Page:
Would you spend $30 on an app to decode your baby’s cries?

This kind of seems like one of those things that sounds crucial when you’re expecting a baby, but after five minutes with an actual baby, you realize it’s probably totally pointless.

If you’ve ever dealt with more than one baby, you know some babies will sob rather calmly regardless of need while some will shriek like they’re being murdered when they want to be held or when they’ve got a half-teaspoon of moisture in their diapers. But Biloop Technologic claims that science supports their new “Cry Translator” iPhone app- from their website, a blurb about the studies that lead the the “96% accuracy” rate:

Dr. Antonio Portugal Ramírez, M.D. and Chief of Operations of Pediatric Services at Clinic Hospital Juaneda Menorca, Spain conducted a clinical study of the Cry Translator between December 15, 2008 and January 6, 2009. The objective of the study was to validate the diagnostic capability of the Cry Translator.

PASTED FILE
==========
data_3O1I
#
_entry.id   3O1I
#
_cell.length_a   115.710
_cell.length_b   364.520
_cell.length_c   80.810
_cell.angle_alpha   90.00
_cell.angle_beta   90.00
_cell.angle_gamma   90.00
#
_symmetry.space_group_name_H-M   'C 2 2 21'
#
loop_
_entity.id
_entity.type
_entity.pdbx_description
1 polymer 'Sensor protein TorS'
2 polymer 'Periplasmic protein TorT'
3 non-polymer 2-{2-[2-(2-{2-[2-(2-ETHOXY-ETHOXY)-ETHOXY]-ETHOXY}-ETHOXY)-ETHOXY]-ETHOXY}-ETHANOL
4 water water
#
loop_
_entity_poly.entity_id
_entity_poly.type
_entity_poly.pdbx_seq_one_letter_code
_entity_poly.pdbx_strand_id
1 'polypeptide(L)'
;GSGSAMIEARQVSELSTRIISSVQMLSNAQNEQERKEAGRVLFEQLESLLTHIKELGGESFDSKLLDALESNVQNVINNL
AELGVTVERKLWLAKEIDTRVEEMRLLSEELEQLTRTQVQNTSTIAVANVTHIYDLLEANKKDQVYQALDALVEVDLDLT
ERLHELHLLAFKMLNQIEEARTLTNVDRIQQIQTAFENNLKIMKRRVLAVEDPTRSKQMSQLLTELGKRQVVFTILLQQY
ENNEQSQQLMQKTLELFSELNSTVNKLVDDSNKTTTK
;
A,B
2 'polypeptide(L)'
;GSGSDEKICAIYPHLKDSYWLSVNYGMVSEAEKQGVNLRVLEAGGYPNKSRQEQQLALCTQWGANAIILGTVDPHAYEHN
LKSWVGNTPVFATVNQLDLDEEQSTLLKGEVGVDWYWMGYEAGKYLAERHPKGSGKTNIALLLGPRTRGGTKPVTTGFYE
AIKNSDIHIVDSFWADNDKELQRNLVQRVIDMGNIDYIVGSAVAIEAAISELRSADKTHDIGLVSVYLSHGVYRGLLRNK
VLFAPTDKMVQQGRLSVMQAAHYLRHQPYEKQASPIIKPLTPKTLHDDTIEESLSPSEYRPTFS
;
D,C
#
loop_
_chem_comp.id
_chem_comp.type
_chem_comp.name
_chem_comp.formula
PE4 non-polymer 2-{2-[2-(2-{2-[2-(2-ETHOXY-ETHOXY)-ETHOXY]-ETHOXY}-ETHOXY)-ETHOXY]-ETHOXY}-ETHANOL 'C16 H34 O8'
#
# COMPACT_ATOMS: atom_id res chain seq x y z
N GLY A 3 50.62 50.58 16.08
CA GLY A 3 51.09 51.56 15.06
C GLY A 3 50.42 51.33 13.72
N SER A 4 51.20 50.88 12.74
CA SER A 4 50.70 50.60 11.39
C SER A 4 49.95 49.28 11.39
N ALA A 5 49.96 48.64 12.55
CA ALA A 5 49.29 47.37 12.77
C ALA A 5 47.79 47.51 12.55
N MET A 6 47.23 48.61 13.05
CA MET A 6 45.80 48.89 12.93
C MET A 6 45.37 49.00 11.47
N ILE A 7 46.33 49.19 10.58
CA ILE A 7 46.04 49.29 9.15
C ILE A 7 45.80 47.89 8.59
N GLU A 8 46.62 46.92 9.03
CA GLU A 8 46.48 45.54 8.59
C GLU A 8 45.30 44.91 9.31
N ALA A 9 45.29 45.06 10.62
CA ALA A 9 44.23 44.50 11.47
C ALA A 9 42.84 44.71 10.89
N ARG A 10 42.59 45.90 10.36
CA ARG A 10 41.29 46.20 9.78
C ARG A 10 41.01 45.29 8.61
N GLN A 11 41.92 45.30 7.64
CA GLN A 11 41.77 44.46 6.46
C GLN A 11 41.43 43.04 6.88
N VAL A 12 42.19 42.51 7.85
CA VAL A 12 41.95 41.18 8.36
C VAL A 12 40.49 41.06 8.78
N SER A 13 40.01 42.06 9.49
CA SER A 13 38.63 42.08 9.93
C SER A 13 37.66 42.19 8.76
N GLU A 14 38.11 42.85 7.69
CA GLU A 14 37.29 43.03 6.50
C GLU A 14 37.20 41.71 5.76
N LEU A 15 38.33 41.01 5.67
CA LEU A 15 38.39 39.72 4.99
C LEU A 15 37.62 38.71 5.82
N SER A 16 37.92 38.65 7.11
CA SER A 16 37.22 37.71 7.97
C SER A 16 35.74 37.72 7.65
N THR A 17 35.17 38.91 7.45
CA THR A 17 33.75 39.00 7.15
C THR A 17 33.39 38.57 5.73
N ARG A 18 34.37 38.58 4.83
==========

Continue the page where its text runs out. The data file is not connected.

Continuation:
A total of 140 children from 0 to 2 years of age participated with a random sample of 104 children used in the analysis. Of those included in the test group:

> 54% of participants were male; 46% female
> 72% originated from Europe, 4% Sub-Saharan, 4% Orientals and 8% Latino Americans
> 77 % of the tests were conducted with children who visited the Clinic
> 33 % of the tests were conducted with children hospitalized in the Clinic

Is “Orientals” an acceptable clinical term? In any event, a reported “96% of the babies ceased crying after following the suggestions indicated on the symptom chart,” which does leave an average of 4% wailing babies even if you buy the app. Interestingly, one of the bigger health/science stories yesterday was that babies have just been shown to cry “in their native languages.” Not to worry- the Cry Translator maintains a high 96% accuracy rate for babies of all language backgrounds – even Orientals!

The “Cry Translator” is available for a steep $29.99 after 11/11, on sale for $9.99 before that date in the app store.